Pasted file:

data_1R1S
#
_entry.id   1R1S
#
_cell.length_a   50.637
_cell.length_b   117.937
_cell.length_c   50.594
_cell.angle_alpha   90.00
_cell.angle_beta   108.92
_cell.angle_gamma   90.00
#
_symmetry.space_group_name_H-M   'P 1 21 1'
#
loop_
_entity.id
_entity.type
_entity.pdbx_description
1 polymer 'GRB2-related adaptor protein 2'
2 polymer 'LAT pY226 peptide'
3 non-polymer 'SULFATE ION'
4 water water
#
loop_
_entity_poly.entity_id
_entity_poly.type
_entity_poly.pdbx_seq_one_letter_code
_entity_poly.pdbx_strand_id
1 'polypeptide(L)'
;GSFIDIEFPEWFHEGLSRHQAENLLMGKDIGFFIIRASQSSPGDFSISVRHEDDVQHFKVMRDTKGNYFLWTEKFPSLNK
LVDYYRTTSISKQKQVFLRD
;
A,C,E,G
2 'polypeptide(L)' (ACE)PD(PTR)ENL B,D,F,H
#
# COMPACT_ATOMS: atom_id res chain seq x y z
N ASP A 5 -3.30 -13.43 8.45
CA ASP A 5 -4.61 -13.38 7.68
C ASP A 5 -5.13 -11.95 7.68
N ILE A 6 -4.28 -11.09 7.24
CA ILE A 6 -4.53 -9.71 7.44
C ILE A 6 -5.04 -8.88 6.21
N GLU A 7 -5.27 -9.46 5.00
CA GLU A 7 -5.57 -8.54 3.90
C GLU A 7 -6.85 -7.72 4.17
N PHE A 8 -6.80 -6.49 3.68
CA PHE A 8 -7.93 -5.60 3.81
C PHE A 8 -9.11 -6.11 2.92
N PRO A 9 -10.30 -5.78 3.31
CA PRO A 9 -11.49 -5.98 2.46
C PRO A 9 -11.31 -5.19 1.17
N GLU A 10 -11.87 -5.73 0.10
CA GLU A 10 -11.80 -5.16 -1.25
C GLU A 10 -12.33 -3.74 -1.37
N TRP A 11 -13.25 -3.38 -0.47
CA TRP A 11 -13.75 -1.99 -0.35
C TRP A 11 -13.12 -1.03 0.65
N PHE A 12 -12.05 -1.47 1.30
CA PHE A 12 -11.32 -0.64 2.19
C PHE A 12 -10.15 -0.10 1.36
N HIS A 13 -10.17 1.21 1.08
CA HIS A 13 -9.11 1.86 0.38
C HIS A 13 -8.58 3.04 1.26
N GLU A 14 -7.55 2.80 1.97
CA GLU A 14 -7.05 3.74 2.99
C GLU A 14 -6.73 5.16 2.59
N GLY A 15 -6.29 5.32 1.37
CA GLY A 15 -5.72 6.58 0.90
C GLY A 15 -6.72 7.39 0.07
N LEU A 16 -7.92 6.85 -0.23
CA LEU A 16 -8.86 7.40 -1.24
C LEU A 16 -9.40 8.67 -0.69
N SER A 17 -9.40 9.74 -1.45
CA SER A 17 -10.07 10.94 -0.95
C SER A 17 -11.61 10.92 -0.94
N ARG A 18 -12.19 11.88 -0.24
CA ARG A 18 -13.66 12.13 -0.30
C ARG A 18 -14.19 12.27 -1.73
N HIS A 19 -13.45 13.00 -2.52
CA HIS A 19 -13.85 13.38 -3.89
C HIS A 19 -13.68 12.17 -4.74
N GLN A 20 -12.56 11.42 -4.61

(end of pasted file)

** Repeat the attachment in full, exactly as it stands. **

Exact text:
data_1R1S
#
_entry.id   1R1S
#
_cell.length_a   50.637
_cell.length_b   117.937
_cell.length_c   50.594
_cell.angle_alpha   90.00
_cell.angle_beta   108.92
_cell.angle_gamma   90.00
#
_symmetry.space_group_name_H-M   'P 1 21 1'
#
loop_
_entity.id
_entity.type
_entity.pdbx_description
1 polymer 'GRB2-related adaptor protein 2'
2 polymer 'LAT pY226 peptide'
3 non-polymer 'SULFATE ION'
4 water water
#
loop_
_entity_poly.entity_id
_entity_poly.type
_entity_poly.pdbx_seq_one_letter_code
_entity_poly.pdbx_strand_id
1 'polypeptide(L)'
;GSFIDIEFPEWFHEGLSRHQAENLLMGKDIGFFIIRASQSSPGDFSISVRHEDDVQHFKVMRDTKGNYFLWTEKFPSLNK
LVDYYRTTSISKQKQVFLRD
;
A,C,E,G
2 'polypeptide(L)' (ACE)PD(PTR)ENL B,D,F,H
#
# COMPACT_ATOMS: atom_id res chain seq x y z
N ASP A 5 -3.30 -13.43 8.45
CA ASP A 5 -4.61 -13.38 7.68
C ASP A 5 -5.13 -11.95 7.68
N ILE A 6 -4.28 -11.09 7.24
CA ILE A 6 -4.53 -9.71 7.44
C ILE A 6 -5.04 -8.88 6.21
N GLU A 7 -5.27 -9.46 5.00
CA GLU A 7 -5.57 -8.54 3.90
C GLU A 7 -6.85 -7.72 4.17
N PHE A 8 -6.80 -6.49 3.68
CA PHE A 8 -7.93 -5.60 3.81
C PHE A 8 -9.11 -6.11 2.92
N PRO A 9 -10.30 -5.78 3.31
CA PRO A 9 -11.49 -5.98 2.46
C PRO A 9 -11.31 -5.19 1.17
N GLU A 10 -11.87 -5.73 0.10
CA GLU A 10 -11.80 -5.16 -1.25
C GLU A 10 -12.33 -3.74 -1.37
N TRP A 11 -13.25 -3.38 -0.47
CA TRP A 11 -13.75 -1.99 -0.35
C TRP A 11 -13.12 -1.03 0.65
N PHE A 12 -12.05 -1.47 1.30
CA PHE A 12 -11.32 -0.64 2.19
C PHE A 12 -10.15 -0.10 1.36
N HIS A 13 -10.17 1.21 1.08
CA HIS A 13 -9.11 1.86 0.38
C HIS A 13 -8.58 3.04 1.26
N GLU A 14 -7.55 2.80 1.97
CA GLU A 14 -7.05 3.74 2.99
C GLU A 14 -6.73 5.16 2.59
N GLY A 15 -6.29 5.32 1.37
CA GLY A 15 -5.72 6.58 0.90
C GLY A 15 -6.72 7.39 0.07
N LEU A 16 -7.92 6.85 -0.23
CA LEU A 16 -8.86 7.40 -1.24
C LEU A 16 -9.40 8.67 -0.69
N SER A 17 -9.40 9.74 -1.45
CA SER A 17 -10.07 10.94 -0.95
C SER A 17 -11.61 10.92 -0.94
N ARG A 18 -12.19 11.88 -0.24
CA ARG A 18 -13.66 12.13 -0.30
C ARG A 18 -14.19 12.27 -1.73
N HIS A 19 -13.45 13.00 -2.52
CA HIS A 19 -13.85 13.38 -3.89
C HIS A 19 -13.68 12.17 -4.74
N GLN A 20 -12.56 11.42 -4.61